Johannesburg - Local soccer fans will have to pay R40, double the old price, to watch Premier Soccer League matches this season.
It is the first price increase by the PSL for eight years.
"We had no option but to increase prices as the cost of staging games by clubs has rocketed," PSL chairperson Irvin Khoza said in making the announcement on Friday.
"We managed to keep ticket prices at R20 for eight years. But due to increasing costs of the hiring stadiums, security and cleaning of venues we have to increase our entrance tickets.
"But we are still the cheapest and best entertainment for R40."
Khoza said that, after deductions, clubs had received little from the R20 paid in the past.
Said Khoza: "The PSL executive committee looked at the situation and it was found that it costs a club hundreds of thousands of rands to stage matches and clubs are not recouping that outlay."
His executive committee agreed to increase to ticket prices after consulting with the clubs and with the SA Soccer Supporters' Association.
Khoza said clubs could charge even more for certain matches.
"The R40 is only a minimum ticket price. Suite tickets will be more expensive and, depending on the match, a home team might have to pay a lot of money in hiring a certain stadium.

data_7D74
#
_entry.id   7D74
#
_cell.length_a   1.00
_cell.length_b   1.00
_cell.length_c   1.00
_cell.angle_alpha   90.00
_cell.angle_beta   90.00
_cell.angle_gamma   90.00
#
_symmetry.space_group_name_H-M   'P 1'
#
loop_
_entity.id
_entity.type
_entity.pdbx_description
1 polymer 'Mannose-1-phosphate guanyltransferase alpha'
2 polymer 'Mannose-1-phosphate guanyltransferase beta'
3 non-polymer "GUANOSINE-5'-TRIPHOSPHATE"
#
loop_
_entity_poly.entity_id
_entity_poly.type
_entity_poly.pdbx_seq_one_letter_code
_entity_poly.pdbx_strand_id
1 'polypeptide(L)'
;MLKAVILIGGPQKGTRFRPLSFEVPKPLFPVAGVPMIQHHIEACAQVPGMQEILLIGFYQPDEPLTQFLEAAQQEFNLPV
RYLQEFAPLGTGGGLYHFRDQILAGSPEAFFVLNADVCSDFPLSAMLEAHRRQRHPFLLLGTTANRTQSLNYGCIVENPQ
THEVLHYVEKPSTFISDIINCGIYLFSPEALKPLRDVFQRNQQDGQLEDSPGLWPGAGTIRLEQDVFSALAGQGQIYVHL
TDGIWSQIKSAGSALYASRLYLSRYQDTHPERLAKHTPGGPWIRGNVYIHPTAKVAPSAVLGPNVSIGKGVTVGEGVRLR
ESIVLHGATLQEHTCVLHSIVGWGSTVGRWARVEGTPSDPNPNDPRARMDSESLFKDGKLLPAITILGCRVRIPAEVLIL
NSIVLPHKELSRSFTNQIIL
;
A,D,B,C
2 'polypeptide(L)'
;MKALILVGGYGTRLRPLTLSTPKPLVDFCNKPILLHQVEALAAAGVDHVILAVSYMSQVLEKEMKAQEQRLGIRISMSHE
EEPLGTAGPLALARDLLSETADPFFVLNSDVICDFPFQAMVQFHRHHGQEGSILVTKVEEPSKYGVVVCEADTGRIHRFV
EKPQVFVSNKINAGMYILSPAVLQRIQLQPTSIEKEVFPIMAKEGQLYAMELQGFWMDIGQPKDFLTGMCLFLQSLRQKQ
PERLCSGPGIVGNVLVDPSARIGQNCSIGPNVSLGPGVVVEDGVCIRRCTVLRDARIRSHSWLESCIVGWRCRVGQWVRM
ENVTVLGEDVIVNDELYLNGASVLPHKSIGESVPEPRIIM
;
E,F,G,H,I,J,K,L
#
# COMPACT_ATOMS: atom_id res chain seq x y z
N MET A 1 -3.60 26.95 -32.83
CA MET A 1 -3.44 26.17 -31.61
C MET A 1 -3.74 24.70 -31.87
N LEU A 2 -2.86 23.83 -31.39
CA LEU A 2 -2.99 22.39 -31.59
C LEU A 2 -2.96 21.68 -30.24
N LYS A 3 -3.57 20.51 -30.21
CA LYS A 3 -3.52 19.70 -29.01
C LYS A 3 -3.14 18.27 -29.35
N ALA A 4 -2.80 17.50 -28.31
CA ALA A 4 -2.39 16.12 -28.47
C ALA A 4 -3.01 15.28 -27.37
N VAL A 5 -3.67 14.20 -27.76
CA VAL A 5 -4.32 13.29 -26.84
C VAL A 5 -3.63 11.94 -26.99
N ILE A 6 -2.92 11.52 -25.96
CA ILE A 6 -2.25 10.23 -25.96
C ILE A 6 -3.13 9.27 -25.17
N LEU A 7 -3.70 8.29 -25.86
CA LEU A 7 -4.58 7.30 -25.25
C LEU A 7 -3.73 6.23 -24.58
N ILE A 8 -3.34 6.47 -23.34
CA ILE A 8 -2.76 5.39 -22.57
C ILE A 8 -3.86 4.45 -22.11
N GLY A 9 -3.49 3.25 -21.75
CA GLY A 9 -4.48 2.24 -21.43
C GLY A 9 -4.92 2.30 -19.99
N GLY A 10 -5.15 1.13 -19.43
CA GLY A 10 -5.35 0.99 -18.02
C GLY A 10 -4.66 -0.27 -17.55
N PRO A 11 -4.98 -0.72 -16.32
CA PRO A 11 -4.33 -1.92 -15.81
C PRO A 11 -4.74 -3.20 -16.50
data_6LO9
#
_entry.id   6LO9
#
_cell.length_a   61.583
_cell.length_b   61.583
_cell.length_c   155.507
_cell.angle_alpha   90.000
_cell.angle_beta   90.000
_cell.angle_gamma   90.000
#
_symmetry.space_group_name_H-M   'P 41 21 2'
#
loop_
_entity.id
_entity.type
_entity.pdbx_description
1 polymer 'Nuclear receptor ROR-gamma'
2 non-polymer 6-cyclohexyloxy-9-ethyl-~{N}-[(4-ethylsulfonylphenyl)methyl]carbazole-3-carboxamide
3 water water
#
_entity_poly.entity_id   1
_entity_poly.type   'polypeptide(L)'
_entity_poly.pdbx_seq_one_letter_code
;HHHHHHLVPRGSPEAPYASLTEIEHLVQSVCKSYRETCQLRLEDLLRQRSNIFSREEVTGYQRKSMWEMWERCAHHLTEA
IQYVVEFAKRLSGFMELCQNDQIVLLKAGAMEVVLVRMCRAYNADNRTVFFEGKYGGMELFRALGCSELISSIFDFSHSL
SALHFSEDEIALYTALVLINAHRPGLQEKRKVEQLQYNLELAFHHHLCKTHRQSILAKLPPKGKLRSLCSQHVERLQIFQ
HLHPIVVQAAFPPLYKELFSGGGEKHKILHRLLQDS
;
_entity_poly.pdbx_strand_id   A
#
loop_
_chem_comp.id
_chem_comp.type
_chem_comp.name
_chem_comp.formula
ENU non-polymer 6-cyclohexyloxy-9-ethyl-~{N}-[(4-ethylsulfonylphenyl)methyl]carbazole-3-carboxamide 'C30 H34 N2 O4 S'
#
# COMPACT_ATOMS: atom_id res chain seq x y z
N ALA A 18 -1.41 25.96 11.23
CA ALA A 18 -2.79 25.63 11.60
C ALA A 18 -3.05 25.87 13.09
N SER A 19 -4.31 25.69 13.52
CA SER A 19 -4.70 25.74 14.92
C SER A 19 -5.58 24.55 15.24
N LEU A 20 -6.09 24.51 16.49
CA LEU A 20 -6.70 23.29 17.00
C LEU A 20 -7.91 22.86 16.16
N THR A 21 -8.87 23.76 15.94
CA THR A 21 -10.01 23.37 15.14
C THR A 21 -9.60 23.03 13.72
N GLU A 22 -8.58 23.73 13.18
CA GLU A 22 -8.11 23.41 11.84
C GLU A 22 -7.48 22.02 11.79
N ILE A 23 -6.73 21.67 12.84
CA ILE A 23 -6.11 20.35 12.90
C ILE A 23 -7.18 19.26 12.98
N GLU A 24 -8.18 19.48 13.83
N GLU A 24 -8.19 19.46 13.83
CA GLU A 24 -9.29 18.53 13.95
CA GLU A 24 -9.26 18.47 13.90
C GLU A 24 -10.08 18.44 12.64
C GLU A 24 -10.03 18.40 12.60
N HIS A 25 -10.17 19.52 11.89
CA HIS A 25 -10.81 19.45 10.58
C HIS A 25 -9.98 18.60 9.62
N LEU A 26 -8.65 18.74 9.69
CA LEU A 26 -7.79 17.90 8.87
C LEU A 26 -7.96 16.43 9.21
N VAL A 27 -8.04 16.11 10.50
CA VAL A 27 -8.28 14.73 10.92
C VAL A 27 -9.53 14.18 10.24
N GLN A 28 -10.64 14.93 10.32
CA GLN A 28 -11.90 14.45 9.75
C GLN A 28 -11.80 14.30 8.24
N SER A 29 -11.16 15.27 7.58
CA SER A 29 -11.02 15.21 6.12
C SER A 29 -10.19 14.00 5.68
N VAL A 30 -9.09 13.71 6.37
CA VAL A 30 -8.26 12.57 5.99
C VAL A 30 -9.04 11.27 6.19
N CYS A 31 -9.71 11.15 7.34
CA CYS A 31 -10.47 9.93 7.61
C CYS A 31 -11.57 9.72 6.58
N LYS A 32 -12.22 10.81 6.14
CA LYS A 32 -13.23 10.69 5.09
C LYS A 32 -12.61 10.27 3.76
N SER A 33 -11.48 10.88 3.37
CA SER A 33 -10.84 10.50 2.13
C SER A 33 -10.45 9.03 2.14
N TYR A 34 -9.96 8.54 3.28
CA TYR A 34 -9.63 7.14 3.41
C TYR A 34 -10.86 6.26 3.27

"It is up to clubs what to charge in that case. We, as the PSL, have laid down a minimum charge."
Khoza said that, in an attempt to encourage local talent, clubs would have to register five local development players in their squad in the near future.
"We are looking at allowing clubs to register say a maximum of 28 players plus five local development players. We need to boost the local content," he said.
Khoza also said that PSL clubs would soon be mandated to form youth academies and it was hoped all 16 would have a youth academy by next season.
He stressed that a PSL reserve league was not on the table.
"A reserve league is not a viable option at this stage."
Khoza said the league was worried about the problem of getting new work permits and renewing old work permits for foreign-born players.
"I do not know if the problem lies with the department of sport or home affairs. We have written to department of sport and the [director-general] to assist us as some of our clubs are having serious problem in getting work permits," he said.